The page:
Remarks at Martin Luther King Observances
I’m honored to join you today for this community-wide observance, one of many across the Triangle, as we celebrate Martin Luther King’s life and teachings and resolve to carry on his legacy.
I expect you share my sense that we need this observance, this occasion of renewed commitment and inspiration, more than ever this year. Michael Eric Dyson described our situation well: “As America in its present incarnation, with its present leadership, teeters toward an arrogance, isolationism, and self-importance that are the portals of moral decline and political self-destruction, the nation must recall the faith of Martin Luther King Jr. He saw faith as a tool for change, a constant source of inspiration to remake the world in the just and redemptive image of God.”
We often think of the King holiday as a time to take stock of how far we’ve come and how far we’ve got to go. In that spirit, I looked back at a question I posed on this occasion a year ago: “How do North Carolina and our country measure up today?”
What do you make of a tax bill so heavily skewed toward the privileged? Or of our own country almost totally turning its back on desperate refugees? Or of the refusal to extend health insurance to the millions who need it or of proposals to cut back coverage for millions more? Or of the waiting lists for affordable housing numbering thousands in every major American city?
Considering this list, it is easy to become discouraged. We’d be hard-pressed to identify progress in any of these areas, and in many the situation has only gotten worse. But in the meantime, there has been one significant change: the people have spoken. We have had an election!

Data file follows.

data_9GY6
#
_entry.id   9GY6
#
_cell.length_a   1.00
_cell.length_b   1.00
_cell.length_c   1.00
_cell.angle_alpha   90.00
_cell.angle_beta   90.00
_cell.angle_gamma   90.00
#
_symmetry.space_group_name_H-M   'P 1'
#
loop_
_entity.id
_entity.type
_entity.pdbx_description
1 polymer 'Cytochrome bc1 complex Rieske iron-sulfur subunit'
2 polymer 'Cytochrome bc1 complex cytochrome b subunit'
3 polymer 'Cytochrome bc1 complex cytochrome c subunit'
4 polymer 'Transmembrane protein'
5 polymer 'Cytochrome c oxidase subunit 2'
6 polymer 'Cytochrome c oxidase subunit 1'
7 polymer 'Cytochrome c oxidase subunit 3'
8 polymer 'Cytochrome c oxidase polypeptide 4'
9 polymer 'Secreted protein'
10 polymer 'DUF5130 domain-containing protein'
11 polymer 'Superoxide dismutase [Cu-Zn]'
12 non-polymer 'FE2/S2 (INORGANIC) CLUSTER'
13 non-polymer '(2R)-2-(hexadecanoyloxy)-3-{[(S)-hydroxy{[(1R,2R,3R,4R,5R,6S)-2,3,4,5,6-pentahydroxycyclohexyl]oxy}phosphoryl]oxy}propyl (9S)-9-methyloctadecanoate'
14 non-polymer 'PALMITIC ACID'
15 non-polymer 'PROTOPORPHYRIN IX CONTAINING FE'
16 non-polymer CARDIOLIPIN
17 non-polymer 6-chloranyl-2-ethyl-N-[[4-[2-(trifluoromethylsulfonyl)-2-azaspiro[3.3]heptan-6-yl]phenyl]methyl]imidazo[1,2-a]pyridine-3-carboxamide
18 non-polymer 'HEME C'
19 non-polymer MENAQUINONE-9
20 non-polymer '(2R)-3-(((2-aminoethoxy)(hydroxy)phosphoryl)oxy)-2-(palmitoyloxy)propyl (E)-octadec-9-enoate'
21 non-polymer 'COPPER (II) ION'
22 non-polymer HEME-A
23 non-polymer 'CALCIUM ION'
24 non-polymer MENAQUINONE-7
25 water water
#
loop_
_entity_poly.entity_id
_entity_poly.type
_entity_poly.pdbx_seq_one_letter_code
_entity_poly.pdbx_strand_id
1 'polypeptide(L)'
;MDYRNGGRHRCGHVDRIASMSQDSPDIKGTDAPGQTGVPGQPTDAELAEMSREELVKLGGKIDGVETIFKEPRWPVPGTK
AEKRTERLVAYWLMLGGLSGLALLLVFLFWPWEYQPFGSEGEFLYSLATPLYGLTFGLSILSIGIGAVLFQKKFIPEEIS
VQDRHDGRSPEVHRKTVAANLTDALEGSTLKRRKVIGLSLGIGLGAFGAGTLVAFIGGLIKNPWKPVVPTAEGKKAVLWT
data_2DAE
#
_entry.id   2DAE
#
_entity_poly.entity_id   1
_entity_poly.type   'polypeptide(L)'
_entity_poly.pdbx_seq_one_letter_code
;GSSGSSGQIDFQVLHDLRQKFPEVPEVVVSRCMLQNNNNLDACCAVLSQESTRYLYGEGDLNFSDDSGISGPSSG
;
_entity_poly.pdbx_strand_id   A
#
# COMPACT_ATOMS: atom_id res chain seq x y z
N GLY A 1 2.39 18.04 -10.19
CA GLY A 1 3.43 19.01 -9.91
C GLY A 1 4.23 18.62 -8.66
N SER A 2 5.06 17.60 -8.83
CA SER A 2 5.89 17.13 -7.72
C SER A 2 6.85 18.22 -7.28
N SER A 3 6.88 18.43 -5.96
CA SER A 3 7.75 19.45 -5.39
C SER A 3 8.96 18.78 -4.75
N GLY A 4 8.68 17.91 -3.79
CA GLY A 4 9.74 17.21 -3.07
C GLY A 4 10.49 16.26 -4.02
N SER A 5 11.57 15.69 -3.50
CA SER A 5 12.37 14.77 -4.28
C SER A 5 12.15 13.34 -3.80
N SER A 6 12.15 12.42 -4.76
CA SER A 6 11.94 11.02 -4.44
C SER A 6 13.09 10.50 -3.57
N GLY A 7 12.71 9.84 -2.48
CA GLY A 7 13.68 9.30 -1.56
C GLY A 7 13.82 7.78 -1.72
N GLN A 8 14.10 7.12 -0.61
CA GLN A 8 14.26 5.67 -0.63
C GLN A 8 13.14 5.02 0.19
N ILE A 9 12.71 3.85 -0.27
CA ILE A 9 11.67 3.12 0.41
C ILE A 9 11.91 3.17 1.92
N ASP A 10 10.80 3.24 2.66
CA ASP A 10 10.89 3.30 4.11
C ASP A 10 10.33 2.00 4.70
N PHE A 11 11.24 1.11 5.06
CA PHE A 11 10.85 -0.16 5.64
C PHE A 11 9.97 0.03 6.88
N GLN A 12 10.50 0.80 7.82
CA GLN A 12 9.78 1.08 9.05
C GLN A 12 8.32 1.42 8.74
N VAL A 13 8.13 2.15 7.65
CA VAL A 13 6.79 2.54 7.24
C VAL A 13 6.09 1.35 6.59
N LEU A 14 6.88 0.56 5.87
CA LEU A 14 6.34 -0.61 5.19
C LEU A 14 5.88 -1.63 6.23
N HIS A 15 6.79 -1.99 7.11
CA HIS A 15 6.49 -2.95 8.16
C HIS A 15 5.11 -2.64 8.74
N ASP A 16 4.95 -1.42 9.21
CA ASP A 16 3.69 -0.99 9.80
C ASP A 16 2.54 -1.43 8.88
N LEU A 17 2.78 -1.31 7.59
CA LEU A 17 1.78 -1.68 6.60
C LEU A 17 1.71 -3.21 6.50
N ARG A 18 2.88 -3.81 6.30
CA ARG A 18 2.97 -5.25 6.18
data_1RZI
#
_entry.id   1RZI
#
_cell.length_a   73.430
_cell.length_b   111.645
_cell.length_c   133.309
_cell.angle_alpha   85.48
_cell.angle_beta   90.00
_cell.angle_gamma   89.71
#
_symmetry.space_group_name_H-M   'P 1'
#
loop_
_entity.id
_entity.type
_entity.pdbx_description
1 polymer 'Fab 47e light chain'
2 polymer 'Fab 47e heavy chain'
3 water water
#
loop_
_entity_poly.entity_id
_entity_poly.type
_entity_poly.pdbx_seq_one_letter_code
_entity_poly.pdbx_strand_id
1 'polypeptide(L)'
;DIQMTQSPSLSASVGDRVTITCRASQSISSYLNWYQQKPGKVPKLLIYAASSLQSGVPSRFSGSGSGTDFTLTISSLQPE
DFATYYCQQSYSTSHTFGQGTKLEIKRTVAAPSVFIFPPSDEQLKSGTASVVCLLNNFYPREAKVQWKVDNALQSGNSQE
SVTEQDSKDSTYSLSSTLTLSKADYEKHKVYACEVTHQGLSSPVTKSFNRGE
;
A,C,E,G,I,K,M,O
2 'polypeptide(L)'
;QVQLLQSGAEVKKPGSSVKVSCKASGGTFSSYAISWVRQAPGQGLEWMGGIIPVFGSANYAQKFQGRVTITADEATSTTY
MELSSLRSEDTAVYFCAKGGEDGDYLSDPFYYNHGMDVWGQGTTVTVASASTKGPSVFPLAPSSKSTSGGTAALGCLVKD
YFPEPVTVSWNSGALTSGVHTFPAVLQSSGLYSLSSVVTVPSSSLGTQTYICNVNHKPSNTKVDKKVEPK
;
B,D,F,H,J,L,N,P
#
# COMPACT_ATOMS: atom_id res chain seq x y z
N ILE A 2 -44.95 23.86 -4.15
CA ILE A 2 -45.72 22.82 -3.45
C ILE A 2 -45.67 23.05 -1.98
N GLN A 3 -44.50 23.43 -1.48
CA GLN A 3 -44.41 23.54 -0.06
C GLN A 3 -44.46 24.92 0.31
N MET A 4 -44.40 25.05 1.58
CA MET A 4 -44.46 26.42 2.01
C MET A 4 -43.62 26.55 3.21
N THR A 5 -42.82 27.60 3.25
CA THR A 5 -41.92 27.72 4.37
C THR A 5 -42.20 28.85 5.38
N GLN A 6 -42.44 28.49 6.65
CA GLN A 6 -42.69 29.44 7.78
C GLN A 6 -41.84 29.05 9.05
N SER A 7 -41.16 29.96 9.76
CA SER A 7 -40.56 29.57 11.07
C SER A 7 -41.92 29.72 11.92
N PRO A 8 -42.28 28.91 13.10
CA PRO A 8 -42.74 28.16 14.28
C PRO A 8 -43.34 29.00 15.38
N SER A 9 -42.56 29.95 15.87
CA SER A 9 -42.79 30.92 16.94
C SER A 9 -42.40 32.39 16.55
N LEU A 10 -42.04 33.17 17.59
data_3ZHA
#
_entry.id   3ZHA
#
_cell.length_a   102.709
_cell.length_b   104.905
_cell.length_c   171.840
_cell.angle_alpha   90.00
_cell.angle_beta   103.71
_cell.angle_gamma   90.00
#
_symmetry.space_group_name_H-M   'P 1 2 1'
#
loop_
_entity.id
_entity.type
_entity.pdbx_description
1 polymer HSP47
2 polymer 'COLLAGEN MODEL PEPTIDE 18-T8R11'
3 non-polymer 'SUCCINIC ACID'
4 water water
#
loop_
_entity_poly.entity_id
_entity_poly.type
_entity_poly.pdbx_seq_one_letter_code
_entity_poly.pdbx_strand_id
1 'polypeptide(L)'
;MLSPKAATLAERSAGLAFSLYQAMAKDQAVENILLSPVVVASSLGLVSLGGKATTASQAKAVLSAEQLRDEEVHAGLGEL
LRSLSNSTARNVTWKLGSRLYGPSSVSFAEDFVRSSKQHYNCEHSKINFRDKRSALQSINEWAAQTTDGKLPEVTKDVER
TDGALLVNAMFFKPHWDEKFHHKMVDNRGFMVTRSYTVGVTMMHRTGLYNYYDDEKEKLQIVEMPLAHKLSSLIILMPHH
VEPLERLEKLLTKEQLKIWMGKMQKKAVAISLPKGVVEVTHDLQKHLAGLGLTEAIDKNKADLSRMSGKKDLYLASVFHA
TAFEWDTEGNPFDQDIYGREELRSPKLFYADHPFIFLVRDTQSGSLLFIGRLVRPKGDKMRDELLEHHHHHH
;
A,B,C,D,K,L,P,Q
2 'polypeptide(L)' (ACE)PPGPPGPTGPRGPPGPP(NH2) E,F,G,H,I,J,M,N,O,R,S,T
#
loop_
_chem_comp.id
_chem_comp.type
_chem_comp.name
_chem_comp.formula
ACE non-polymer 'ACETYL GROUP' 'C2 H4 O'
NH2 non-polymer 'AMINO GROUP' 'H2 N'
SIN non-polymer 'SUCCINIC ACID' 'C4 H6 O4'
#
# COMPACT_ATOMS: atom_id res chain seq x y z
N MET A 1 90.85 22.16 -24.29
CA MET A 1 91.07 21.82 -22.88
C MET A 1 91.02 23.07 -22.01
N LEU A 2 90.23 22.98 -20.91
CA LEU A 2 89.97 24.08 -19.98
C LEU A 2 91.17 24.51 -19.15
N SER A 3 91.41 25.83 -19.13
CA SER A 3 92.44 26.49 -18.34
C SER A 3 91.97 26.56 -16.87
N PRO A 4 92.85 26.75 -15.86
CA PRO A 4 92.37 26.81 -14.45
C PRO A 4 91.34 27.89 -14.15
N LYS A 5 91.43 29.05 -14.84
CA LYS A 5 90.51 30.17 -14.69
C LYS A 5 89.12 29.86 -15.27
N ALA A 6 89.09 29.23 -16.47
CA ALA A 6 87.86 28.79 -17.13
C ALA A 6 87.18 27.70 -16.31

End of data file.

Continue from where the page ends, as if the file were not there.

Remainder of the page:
We have had an election that sets records in time of turnout and engagement and that was rightly interpreted as a rebuke of the president and a demand for policies that more accurately reflect our nation's values, at home and abroad. I take it as a mandate to address every item on that disgraceful list: economic injustice, indifference to desperate people, refusing the basic human needs of health care and decent housing - and much, much more. Even in the midst of a foolish and reckless government shutdown, we can see a new day coming. And what better time than the King holiday, not only to welcome that new day but to commit ourselves to fully realizing its promise?
Just before he died, Dr. King set out a goal for himself that we all might aspire to: let us live lives, he said, of “dangerous unselfishness”. Let us be bold, in empathizing with our fellow human beings and in facing what we must do, individually and collectively, personally and politically, to realize the beloved community.
“Be concerned about your brother”, Dr. King admonished. “You may not be on strike. But either we go up together or we go down together. Let us develop a kind of ‘dangerous unselfishness’.” Amen.